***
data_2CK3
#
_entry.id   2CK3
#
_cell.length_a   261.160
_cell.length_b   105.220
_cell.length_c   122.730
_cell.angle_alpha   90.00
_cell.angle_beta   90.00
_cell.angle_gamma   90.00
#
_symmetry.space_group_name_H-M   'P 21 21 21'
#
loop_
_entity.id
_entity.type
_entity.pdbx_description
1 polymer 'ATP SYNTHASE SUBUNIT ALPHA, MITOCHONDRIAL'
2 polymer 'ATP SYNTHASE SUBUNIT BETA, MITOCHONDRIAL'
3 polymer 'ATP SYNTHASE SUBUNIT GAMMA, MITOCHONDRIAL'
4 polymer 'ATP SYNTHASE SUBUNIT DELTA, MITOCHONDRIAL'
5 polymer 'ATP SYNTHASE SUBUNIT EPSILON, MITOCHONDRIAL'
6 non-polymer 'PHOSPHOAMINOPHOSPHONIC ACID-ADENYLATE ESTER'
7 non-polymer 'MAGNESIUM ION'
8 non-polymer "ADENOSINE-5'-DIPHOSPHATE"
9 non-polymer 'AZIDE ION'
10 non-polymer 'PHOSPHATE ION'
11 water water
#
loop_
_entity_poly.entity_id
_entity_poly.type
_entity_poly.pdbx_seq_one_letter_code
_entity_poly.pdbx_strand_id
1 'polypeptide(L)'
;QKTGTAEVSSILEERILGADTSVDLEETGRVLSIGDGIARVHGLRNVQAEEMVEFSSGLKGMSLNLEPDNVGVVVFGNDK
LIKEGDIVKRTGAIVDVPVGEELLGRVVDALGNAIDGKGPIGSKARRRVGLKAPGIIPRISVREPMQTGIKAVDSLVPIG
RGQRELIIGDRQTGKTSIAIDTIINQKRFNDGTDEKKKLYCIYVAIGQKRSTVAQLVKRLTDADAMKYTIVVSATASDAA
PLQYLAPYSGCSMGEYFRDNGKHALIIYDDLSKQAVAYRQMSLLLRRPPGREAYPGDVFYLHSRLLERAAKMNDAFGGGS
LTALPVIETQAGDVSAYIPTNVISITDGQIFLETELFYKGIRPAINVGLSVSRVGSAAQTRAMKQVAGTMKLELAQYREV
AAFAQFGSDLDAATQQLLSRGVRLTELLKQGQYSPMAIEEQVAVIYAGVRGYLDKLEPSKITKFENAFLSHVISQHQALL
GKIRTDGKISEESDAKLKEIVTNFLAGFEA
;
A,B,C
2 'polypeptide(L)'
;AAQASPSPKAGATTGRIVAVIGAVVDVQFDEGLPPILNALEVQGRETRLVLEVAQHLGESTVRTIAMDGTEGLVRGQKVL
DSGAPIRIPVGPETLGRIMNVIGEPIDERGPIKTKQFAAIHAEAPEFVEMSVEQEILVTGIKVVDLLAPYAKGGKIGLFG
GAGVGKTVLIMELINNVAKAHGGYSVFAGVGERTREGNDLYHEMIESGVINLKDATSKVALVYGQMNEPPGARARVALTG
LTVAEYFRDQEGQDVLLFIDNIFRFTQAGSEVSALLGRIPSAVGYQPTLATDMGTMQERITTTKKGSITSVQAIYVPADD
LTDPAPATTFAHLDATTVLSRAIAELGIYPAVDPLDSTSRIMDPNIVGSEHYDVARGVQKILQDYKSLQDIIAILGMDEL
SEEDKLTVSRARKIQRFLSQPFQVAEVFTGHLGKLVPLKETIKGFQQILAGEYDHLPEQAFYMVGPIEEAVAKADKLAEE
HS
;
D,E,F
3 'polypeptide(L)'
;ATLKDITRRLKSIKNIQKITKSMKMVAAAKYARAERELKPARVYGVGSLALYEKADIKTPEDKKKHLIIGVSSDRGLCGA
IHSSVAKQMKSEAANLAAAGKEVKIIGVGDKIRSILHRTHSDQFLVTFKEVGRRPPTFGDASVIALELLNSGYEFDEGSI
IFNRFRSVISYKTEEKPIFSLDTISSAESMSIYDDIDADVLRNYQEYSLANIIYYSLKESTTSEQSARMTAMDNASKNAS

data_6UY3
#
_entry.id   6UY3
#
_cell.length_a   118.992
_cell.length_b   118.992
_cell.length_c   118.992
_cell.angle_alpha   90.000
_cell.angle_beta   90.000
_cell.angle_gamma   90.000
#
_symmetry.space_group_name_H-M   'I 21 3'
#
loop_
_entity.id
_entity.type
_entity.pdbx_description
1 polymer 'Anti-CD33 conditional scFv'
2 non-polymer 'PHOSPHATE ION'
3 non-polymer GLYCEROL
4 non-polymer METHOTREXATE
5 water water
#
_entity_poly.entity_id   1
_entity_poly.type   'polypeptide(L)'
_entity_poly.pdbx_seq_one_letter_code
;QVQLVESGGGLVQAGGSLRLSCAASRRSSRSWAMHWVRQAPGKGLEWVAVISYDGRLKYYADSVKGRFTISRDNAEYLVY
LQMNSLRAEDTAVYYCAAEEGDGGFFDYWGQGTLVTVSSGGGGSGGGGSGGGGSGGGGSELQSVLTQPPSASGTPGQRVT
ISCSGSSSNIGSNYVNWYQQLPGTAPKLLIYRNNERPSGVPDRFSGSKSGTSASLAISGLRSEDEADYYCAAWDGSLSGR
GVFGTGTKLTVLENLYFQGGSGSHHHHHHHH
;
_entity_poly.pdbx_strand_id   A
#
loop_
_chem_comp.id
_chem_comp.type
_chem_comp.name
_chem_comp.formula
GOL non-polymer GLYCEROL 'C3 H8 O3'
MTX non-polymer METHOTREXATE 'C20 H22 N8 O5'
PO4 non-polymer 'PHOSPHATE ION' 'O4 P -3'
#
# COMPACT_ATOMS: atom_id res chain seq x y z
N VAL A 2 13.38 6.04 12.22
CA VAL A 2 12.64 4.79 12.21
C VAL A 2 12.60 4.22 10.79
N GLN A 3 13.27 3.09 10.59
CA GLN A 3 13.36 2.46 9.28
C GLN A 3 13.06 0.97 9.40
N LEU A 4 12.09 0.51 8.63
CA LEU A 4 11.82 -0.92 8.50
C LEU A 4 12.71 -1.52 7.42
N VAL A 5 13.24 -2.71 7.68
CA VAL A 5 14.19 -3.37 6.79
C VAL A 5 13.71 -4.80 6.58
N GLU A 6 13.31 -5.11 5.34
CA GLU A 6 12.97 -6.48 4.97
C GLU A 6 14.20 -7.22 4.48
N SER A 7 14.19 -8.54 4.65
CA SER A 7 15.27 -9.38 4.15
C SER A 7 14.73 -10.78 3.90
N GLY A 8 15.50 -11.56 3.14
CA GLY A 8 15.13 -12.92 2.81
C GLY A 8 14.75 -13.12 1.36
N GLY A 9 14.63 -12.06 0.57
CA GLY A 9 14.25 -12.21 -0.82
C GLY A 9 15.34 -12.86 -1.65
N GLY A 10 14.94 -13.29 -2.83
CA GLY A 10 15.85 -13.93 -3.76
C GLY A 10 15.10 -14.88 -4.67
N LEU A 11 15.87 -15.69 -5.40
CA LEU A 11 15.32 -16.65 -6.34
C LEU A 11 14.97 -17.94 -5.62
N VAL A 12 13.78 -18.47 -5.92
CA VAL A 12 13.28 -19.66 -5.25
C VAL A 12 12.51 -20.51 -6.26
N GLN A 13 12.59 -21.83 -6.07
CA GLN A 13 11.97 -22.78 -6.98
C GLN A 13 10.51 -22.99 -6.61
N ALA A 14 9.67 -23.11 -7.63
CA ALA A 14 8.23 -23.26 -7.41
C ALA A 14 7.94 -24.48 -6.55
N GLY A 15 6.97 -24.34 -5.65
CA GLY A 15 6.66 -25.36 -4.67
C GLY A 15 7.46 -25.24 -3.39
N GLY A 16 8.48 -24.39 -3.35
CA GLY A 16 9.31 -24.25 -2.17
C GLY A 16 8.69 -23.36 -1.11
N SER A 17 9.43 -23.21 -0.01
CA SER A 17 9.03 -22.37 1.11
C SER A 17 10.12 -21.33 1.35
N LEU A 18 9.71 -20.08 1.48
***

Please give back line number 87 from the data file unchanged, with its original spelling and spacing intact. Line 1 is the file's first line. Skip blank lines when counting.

ISCSGSSSNIGSNYVNWYQQLPGTAPKLLIYRNNERPSGVPDRFSGSKSGTSASLAISGLRSEDEADYYCAAWDGSLSGR